Yes. I would say he absolutely is, so there you have it, is that the shortest Beesotted article ever?
Well, okay then, perhaps it’s only fair to elaborate a little and give the reasons behind my rather bold statement – to justify a claim that really isn’t as black and white as the conclusion suggests – and to share some superlatives about a player some fans claim is the Bees’ Messiah.
Jota’s first stint at Griffin Park was wonderful to witness, as free-flowing Brentford gave the Championship a pleasant surprise by making the play-offs, and who will ever forget the wins over Fulham, in which the Spaniard’s ‘last minute’ ditty was forged? Jota was pivotal in a team that was crammed full of attacking options –alongside Alan Judge and Alex Pritchard we had an abundance of flair and expressive footballers. That was some team. That was some season.
But as good as the likes of Judge and Pritchard were that campaign, in my opinion at least, Jota had that little bit extra about him, an added magical quality. Whenever the trio got the ball the home crowd’s posture changed and there was an air of excitement that built… something was about to happen. And it often did.
Pritchard was never our’s to keep, and as harsh as it sounds on Alan ‘he scored the goal that sent us up’ Judge, Jota has the edge in my view – there may not be a lot in it, but as we’ve recently discovered, the difference our Spanish wonder kid has made to the side over the past two months is perfectly clear. We’ve been given a massive shot in the arm and the whole squad seems to have gained another 5-10%. The players know they have a great team mate back in the camp and they have responded.
I’d go as far as to say that Jota is more of a team player and, over all, less of a one man band than Judge was last season – a brilliant player undoubtedly – but Judge gave the impression, at times, that he knew he was the best player in a red and white shirt, and in the same way as Scott Hogan became, the focus of play was all about them.
I don’t see that with Jota. He floats all over the pitch and works tirelessly, just like Judge, but I never get the impression that Jota is a pushy player… the ball finds its way to him because he positions himself perfectly… Jota doesn’t demand the ball is played through, or to, him every attack. I hope that’s not too harsh on Judgy as that’s not the intention, both are outstanding on their day, but we’ve grown to survive without him and, ultimately, I’m more excited about next year than at any stage in my time as a Brentford fan.
Anyway, whether the other players see Jota’s return as a relief now we are playing a system that they enjoy more, or whether they have stepped it up in an attempt to shine just as brightly themselves, who cares, what we are seeing now is a Brentford team emerging from a two-season rebuild in very exciting shape. Yes we’re leaking too many goals still, but at least now there is a clear focus to fix… rather than missing half the jigsaw puzzle, we’re now missing possibly three pieces to make us proper contenders next season.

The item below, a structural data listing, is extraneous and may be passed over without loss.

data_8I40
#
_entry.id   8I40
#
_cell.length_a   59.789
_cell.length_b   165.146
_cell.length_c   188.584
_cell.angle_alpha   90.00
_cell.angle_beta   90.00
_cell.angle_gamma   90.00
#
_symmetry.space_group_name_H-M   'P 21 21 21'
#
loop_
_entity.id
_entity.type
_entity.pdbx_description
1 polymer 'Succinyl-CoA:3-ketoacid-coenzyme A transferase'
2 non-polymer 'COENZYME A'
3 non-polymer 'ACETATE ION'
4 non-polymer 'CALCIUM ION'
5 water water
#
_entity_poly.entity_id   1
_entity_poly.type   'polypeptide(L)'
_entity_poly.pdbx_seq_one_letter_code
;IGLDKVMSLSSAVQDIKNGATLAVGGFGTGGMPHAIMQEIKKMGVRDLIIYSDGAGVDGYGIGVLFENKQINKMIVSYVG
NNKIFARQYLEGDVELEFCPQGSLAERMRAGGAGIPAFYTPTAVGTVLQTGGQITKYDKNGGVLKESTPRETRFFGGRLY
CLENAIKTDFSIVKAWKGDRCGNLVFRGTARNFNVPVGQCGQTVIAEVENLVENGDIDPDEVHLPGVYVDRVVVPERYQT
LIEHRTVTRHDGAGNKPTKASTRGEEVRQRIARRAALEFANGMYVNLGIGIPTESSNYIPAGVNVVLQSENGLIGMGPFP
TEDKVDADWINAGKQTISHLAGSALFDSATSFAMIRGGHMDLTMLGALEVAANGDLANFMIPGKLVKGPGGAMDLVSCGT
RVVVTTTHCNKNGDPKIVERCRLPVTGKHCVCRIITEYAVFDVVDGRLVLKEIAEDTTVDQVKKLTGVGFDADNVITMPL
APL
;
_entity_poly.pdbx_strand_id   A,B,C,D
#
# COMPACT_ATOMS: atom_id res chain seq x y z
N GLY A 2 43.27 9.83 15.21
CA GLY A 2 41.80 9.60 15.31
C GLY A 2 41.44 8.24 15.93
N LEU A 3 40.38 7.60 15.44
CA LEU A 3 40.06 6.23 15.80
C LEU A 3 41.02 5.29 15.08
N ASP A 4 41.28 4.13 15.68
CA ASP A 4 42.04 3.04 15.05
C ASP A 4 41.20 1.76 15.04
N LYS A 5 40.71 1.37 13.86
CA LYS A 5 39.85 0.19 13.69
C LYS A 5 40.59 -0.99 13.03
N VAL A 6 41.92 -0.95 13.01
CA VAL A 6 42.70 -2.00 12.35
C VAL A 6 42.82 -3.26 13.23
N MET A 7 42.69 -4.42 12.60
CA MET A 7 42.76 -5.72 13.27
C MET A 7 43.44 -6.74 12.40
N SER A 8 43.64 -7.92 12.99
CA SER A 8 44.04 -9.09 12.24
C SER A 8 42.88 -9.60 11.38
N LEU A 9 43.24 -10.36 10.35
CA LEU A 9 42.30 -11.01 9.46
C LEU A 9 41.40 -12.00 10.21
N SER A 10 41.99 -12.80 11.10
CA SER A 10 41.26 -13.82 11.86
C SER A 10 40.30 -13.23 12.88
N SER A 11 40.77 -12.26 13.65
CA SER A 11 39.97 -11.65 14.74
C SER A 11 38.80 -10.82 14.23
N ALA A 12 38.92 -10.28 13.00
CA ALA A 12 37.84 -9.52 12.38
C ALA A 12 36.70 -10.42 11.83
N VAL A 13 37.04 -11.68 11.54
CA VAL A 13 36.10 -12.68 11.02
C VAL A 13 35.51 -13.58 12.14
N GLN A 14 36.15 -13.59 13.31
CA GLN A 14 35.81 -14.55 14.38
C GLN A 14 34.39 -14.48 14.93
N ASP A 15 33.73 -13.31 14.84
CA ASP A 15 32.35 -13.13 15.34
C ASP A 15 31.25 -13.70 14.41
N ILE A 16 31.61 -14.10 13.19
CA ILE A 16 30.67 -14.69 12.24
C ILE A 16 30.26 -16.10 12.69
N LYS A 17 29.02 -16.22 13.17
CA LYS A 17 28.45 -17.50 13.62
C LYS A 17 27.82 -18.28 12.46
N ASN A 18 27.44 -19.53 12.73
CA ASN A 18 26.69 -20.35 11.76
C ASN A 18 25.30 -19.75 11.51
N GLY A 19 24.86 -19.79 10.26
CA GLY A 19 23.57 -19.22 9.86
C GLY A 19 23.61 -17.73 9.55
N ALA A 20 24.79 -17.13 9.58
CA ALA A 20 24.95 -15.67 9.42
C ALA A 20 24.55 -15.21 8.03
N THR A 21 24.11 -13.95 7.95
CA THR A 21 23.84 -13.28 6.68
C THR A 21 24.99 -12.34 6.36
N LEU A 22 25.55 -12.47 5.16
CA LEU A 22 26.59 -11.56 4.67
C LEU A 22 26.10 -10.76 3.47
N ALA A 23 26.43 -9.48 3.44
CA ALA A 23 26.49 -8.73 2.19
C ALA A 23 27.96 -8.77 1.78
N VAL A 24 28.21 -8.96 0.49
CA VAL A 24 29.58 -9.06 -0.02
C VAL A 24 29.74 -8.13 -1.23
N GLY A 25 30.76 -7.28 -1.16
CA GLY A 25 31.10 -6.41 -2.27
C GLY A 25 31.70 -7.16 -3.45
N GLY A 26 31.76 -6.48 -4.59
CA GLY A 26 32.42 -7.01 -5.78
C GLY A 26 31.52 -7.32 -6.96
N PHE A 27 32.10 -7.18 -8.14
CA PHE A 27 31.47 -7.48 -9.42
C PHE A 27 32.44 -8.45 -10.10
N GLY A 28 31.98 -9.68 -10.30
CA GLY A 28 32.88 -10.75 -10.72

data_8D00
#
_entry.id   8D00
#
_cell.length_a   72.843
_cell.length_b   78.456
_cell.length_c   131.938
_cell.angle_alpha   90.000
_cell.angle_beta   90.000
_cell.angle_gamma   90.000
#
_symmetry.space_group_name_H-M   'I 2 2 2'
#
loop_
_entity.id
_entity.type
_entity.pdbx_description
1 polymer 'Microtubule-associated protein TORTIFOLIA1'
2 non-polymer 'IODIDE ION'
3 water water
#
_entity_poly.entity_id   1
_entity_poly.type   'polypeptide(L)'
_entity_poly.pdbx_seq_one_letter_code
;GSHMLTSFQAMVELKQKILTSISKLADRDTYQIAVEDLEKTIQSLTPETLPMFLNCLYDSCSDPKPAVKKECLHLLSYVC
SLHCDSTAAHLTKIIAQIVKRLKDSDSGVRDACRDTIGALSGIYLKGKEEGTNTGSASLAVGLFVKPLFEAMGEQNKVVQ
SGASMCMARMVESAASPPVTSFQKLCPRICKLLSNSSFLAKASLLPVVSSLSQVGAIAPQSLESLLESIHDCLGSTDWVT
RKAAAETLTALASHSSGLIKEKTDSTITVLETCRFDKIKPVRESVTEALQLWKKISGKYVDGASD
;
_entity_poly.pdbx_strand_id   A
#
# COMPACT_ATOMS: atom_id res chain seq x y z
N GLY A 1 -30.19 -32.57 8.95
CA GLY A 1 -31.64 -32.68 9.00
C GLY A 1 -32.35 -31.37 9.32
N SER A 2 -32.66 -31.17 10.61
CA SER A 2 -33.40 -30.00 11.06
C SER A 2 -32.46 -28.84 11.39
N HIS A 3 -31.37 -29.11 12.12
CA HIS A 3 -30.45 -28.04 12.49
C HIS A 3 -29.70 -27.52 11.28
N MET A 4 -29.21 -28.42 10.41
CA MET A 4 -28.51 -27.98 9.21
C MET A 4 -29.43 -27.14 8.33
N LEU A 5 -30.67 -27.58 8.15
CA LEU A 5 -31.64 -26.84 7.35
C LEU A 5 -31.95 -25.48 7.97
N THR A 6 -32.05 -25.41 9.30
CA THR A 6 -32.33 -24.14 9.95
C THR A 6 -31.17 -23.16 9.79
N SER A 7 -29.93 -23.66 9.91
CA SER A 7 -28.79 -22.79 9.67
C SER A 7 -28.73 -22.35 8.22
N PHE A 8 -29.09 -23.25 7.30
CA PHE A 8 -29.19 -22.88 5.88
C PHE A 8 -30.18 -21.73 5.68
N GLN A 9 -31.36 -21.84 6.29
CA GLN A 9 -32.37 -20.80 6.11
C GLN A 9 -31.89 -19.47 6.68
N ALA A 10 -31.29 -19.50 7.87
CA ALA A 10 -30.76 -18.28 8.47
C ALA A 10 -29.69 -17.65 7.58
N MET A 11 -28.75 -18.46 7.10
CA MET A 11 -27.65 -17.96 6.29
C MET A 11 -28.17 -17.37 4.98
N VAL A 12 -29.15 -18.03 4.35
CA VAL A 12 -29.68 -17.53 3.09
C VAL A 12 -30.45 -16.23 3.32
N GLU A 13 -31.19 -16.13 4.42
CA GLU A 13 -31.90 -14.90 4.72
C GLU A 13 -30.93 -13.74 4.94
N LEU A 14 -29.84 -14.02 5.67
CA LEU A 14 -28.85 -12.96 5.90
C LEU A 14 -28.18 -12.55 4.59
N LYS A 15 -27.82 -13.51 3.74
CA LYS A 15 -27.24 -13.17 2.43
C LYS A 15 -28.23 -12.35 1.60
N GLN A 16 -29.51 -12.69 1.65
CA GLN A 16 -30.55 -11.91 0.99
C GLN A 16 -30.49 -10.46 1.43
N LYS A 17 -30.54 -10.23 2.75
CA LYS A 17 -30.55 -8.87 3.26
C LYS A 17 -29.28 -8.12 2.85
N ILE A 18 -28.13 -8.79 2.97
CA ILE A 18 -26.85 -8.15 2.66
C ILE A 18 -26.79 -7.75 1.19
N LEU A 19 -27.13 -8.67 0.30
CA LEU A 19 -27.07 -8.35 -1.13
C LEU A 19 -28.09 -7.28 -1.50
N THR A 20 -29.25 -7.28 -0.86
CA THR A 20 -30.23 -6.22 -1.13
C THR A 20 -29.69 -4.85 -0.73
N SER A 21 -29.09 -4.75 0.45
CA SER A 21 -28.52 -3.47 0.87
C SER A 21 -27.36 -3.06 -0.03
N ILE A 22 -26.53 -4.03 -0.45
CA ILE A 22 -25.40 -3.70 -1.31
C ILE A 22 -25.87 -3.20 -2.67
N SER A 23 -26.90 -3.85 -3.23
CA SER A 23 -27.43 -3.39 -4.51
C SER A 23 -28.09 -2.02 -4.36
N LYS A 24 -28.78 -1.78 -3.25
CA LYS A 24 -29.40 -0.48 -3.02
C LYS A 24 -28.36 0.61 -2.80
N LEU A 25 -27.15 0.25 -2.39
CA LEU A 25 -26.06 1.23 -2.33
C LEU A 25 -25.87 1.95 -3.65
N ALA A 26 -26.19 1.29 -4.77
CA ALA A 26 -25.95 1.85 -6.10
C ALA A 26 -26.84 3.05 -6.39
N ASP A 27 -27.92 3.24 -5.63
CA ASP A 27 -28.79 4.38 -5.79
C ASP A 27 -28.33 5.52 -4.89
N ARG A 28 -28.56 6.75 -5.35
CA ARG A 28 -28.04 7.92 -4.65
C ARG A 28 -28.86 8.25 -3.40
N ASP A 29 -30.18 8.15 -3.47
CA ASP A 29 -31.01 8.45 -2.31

So, back to my ‘best of all time’ claim. As I said on this week’s Pride of West London Podcast (click the link above), and as we all discussed, the consensus of opinion is that despite the amazing success our proud club enjoyed under Harry Curtis during the Twenties, Thirties and Forties – packed full of internationals and household names – today’s footballers are far superior in almost every department. Technically, they have all been coached to their very highest level from an early age; physically this generation are genuine athletes and enjoy all the benfits of medical, sports and nutritional advances over the past 70 years… and professionally the training regime and high reward lifestyle all combine to prove one thing. The squads of the past three seasons have been the best in our club’s history. And if these are the best squads in our club’s history, who is the best player to pull on a red and white short in the past three years? Jota I reckon.
Of course we have seen outstanding individuals in lesser Brentford teams over the years, and I’m as guilty as anyone when I often look back with misty-eyed nostalgia and remember the likes of Andy Sinton, Dean Holdsworth, Herman Hreidarsson, Stan Bowles, Terry Hurlock, Ken Coote, Jim Towers and George Francis, but with the greatest respect in the world, and for a variety of reasons, I stand by my claim that ‘he’s best by far’ as the old Jamie Bates song used to go.
For the remainder of this season, and hopefully well into the medium term future, we should treasure watching Jota playing for Brentford. Just three, short months ago we never envisaged that we’d see him return to Brentford at all, let alone eclipse his form first time round.
Brentford will clearly trigger the contract clause to keep him at the club for 2017/18, then work hard to secure a longer term deal this summer… after that, who knows? Can he keep up this current form? Will the vultures come along and swoop? Or will the player learn from the past and realise his bread is buttered right where he is? In an envirmonment where he feels comfortable and at home in, where the fans adore him, and where he can express himself and have a team to challenge for the Premier League built around him?
Whatever happens, Jota is definitely one player who has more than justified our owner’s much derided use of mathematics in conjunction with traditional scouting techniques in an attempt to discover great unearthed talent from the hidden pots of Europe.
Obviously there is no definitive conclusion to this article’s title question, and I’m not always right, so we’re fascinated to hear your thoughts on whether Jota should be crowned as the all time King of Brentford… What do you think? Share your thoughts by commenting below.